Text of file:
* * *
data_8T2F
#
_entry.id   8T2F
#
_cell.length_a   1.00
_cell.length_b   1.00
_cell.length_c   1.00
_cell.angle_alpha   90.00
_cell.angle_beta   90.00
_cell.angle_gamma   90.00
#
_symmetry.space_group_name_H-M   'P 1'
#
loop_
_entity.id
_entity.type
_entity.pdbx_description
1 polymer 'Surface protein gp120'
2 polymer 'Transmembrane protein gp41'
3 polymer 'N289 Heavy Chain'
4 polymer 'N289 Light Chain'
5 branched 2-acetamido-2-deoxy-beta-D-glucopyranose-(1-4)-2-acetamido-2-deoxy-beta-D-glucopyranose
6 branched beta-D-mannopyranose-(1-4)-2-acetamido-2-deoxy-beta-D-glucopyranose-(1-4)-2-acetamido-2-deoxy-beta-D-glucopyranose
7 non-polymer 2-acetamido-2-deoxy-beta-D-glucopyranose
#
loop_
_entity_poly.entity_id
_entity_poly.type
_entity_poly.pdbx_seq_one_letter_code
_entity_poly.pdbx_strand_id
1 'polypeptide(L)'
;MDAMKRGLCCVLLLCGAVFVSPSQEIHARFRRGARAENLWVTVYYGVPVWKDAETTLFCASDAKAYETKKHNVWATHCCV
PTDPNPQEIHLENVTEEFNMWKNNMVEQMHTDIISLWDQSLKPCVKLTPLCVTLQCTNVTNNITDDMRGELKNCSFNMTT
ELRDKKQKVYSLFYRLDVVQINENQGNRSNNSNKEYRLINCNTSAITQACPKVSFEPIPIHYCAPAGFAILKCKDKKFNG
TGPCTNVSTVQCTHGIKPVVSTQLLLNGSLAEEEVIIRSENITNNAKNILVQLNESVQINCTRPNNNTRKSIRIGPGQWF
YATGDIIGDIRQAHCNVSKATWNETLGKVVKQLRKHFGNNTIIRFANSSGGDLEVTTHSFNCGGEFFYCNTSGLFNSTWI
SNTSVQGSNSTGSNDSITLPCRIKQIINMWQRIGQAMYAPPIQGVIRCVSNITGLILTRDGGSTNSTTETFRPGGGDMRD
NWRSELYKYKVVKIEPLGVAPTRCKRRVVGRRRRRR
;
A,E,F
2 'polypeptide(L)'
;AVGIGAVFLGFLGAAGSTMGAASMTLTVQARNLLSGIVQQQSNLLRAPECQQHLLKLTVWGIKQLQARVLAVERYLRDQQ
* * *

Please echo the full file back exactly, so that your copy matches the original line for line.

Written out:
data_8T2F
#
_entry.id   8T2F
#
_cell.length_a   1.00
_cell.length_b   1.00
_cell.length_c   1.00
_cell.angle_alpha   90.00
_cell.angle_beta   90.00
_cell.angle_gamma   90.00
#
_symmetry.space_group_name_H-M   'P 1'
#
loop_
_entity.id
_entity.type
_entity.pdbx_description
1 polymer 'Surface protein gp120'
2 polymer 'Transmembrane protein gp41'
3 polymer 'N289 Heavy Chain'
4 polymer 'N289 Light Chain'
5 branched 2-acetamido-2-deoxy-beta-D-glucopyranose-(1-4)-2-acetamido-2-deoxy-beta-D-glucopyranose
6 branched beta-D-mannopyranose-(1-4)-2-acetamido-2-deoxy-beta-D-glucopyranose-(1-4)-2-acetamido-2-deoxy-beta-D-glucopyranose
7 non-polymer 2-acetamido-2-deoxy-beta-D-glucopyranose
#
loop_
_entity_poly.entity_id
_entity_poly.type
_entity_poly.pdbx_seq_one_letter_code
_entity_poly.pdbx_strand_id
1 'polypeptide(L)'
;MDAMKRGLCCVLLLCGAVFVSPSQEIHARFRRGARAENLWVTVYYGVPVWKDAETTLFCASDAKAYETKKHNVWATHCCV
PTDPNPQEIHLENVTEEFNMWKNNMVEQMHTDIISLWDQSLKPCVKLTPLCVTLQCTNVTNNITDDMRGELKNCSFNMTT
ELRDKKQKVYSLFYRLDVVQINENQGNRSNNSNKEYRLINCNTSAITQACPKVSFEPIPIHYCAPAGFAILKCKDKKFNG
TGPCTNVSTVQCTHGIKPVVSTQLLLNGSLAEEEVIIRSENITNNAKNILVQLNESVQINCTRPNNNTRKSIRIGPGQWF
YATGDIIGDIRQAHCNVSKATWNETLGKVVKQLRKHFGNNTIIRFANSSGGDLEVTTHSFNCGGEFFYCNTSGLFNSTWI
SNTSVQGSNSTGSNDSITLPCRIKQIINMWQRIGQAMYAPPIQGVIRCVSNITGLILTRDGGSTNSTTETFRPGGGDMRD
NWRSELYKYKVVKIEPLGVAPTRCKRRVVGRRRRRR
;
A,E,F
2 'polypeptide(L)'
;AVGIGAVFLGFLGAAGSTMGAASMTLTVQARNLLSGIVQQQSNLLRAPECQQHLLKLTVWGIKQLQARVLAVERYLRDQQ